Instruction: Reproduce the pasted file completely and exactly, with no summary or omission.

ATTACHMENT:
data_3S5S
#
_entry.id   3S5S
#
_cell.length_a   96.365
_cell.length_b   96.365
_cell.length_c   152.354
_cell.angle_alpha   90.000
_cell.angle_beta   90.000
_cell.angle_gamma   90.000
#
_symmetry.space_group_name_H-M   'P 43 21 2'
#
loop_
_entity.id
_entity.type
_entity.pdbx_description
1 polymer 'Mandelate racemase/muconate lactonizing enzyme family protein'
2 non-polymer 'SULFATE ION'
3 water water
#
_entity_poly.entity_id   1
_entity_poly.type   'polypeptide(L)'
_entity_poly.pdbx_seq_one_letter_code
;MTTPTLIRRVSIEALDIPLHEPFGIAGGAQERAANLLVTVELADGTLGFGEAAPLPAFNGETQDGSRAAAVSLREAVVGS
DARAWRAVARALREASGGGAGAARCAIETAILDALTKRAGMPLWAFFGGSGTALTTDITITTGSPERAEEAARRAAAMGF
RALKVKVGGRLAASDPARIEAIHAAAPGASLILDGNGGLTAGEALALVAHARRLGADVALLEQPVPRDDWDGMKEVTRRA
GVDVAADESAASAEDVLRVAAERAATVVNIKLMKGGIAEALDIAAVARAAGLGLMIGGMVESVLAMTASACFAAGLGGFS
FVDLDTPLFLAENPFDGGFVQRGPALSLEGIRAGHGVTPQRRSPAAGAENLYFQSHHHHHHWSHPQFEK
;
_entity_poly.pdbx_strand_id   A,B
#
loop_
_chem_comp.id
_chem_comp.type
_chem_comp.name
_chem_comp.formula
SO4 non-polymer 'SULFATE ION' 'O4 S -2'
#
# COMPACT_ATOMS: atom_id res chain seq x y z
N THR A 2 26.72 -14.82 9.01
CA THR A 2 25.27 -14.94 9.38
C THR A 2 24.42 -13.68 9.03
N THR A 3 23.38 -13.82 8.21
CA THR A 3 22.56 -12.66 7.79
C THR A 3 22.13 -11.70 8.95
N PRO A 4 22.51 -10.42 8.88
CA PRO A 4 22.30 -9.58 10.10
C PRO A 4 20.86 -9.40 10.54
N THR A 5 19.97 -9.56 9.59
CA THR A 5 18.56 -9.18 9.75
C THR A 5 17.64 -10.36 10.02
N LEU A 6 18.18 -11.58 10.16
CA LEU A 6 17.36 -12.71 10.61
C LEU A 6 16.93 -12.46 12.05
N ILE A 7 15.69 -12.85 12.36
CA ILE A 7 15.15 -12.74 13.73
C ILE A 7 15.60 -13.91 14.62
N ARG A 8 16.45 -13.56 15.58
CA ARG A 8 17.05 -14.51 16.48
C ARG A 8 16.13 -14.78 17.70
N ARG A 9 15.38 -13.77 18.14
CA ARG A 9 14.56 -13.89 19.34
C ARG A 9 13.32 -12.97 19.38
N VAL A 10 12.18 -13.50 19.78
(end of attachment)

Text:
data_3S5S
#
_entry.id   3S5S
#
_cell.length_a   96.365
_cell.length_b   96.365
_cell.length_c   152.354
_cell.angle_alpha   90.000
_cell.angle_beta   90.000
_cell.angle_gamma   90.000
#
_symmetry.space_group_name_H-M   'P 43 21 2'
#
loop_
_entity.id
_entity.type
_entity.pdbx_description
1 polymer 'Mandelate racemase/muconate lactonizing enzyme family protein'
2 non-polymer 'SULFATE ION'
3 water water
#
_entity_poly.entity_id   1
_entity_poly.type   'polypeptide(L)'
_entity_poly.pdbx_seq_one_letter_code
;MTTPTLIRRVSIEALDIPLHEPFGIAGGAQERAANLLVTVELADGTLGFGEAAPLPAFNGETQDGSRAAAVSLREAVVGS
DARAWRAVARALREASGGGAGAARCAIETAILDALTKRAGMPLWAFFGGSGTALTTDITITTGSPERAEEAARRAAAMGF
RALKVKVGGRLAASDPARIEAIHAAAPGASLILDGNGGLTAGEALALVAHARRLGADVALLEQPVPRDDWDGMKEVTRRA
GVDVAADESAASAEDVLRVAAERAATVVNIKLMKGGIAEALDIAAVARAAGLGLMIGGMVESVLAMTASACFAAGLGGFS
FVDLDTPLFLAENPFDGGFVQRGPALSLEGIRAGHGVTPQRRSPAAGAENLYFQSHHHHHHWSHPQFEK
;
_entity_poly.pdbx_strand_id   A,B
#
loop_
_chem_comp.id
_chem_comp.type
_chem_comp.name
_chem_comp.formula
SO4 non-polymer 'SULFATE ION' 'O4 S -2'
#
# COMPACT_ATOMS: atom_id res chain seq x y z
N THR A 2 26.72 -14.82 9.01
CA THR A 2 25.27 -14.94 9.38
C THR A 2 24.42 -13.68 9.03
N THR A 3 23.38 -13.82 8.21
CA THR A 3 22.56 -12.66 7.79
C THR A 3 22.13 -11.70 8.95
N PRO A 4 22.51 -10.42 8.88
CA PRO A 4 22.30 -9.58 10.10
C PRO A 4 20.86 -9.40 10.54
N THR A 5 19.97 -9.56 9.59
CA THR A 5 18.56 -9.18 9.75
C THR A 5 17.64 -10.36 10.02
N LEU A 6 18.18 -11.58 10.16
CA LEU A 6 17.36 -12.71 10.61
C LEU A 6 16.93 -12.46 12.05
N ILE A 7 15.69 -12.85 12.36
CA ILE A 7 15.15 -12.74 13.73
C ILE A 7 15.60 -13.91 14.62
N ARG A 8 16.45 -13.56 15.58
CA ARG A 8 17.05 -14.51 16.48
C ARG A 8 16.13 -14.78 17.70
N ARG A 9 15.38 -13.77 18.14
CA ARG A 9 14.56 -13.89 19.34
C ARG A 9 13.32 -12.97 19.38
N VAL A 10 12.18 -13.50 19.78